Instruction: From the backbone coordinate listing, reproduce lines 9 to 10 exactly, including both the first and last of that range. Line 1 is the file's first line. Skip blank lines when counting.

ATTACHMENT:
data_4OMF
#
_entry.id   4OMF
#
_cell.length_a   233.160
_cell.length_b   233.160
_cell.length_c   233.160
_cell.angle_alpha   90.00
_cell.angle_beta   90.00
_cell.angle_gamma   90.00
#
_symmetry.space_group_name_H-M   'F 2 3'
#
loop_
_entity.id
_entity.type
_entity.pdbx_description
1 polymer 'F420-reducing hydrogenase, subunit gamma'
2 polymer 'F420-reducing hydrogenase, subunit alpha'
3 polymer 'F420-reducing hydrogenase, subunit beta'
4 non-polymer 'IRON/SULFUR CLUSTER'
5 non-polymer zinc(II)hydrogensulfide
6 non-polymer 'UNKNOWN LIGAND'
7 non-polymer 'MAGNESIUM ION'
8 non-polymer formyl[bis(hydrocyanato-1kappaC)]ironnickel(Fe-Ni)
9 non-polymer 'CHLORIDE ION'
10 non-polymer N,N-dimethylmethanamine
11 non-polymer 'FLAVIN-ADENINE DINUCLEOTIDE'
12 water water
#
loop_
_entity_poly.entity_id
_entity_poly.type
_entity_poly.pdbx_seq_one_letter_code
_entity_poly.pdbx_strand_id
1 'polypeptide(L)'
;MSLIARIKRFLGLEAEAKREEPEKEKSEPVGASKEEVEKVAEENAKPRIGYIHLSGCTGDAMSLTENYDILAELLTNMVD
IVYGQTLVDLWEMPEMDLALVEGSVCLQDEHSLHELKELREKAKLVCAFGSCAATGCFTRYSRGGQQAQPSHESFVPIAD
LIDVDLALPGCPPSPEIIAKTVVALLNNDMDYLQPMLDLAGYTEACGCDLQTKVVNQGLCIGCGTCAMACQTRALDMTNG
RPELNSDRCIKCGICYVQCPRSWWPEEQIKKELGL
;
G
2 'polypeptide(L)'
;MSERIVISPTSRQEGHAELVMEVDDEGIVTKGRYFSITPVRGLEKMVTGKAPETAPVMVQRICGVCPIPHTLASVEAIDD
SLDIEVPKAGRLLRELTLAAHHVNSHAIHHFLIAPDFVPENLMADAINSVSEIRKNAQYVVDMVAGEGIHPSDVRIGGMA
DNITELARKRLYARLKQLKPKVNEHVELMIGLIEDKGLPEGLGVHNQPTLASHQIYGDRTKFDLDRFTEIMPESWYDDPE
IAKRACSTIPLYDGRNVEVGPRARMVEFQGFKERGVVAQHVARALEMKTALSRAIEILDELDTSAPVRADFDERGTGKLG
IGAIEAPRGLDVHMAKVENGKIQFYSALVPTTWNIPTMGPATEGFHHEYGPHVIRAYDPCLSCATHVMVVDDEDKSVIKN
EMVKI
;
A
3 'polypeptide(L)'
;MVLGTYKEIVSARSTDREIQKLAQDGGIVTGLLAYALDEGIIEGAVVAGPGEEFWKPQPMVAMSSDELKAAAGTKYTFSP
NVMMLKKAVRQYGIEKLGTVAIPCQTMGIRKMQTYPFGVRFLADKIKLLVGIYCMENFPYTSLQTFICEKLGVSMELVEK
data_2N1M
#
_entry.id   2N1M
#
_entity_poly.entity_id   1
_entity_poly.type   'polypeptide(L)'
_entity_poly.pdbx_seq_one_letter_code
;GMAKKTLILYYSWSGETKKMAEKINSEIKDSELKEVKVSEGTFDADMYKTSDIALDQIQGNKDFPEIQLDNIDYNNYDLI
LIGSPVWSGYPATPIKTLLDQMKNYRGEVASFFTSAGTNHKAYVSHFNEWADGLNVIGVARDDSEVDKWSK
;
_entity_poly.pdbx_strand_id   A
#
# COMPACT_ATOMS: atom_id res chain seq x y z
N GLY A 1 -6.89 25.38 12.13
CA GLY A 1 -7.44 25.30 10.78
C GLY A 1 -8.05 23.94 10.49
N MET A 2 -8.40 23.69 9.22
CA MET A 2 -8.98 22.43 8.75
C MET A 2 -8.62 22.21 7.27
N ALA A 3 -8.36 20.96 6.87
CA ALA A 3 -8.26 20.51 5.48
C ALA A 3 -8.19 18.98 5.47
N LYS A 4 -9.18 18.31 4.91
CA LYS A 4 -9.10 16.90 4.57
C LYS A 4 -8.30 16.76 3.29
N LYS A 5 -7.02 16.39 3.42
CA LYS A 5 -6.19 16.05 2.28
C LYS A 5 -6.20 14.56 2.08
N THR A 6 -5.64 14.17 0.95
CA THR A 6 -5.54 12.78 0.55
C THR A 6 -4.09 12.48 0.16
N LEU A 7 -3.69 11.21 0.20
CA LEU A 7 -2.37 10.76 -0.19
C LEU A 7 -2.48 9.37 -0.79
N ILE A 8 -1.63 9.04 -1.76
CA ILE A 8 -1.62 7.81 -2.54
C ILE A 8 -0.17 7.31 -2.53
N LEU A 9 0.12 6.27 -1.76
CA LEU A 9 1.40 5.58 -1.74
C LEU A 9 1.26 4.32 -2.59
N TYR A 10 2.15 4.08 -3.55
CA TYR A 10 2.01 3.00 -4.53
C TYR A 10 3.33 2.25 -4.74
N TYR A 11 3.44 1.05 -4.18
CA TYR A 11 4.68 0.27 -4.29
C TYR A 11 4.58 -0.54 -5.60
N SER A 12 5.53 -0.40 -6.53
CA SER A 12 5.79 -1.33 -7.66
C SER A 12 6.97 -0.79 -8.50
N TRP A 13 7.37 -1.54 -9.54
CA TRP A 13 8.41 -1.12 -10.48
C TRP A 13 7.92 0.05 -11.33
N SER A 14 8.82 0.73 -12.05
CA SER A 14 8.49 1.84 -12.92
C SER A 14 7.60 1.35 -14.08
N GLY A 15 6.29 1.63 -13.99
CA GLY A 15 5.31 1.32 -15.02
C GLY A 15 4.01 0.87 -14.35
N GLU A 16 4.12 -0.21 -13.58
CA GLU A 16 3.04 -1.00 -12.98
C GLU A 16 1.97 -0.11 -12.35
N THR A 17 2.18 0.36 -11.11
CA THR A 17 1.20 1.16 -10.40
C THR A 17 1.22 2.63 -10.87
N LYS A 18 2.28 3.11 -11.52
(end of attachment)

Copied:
_cell.angle_beta   90.00
_cell.angle_gamma   90.00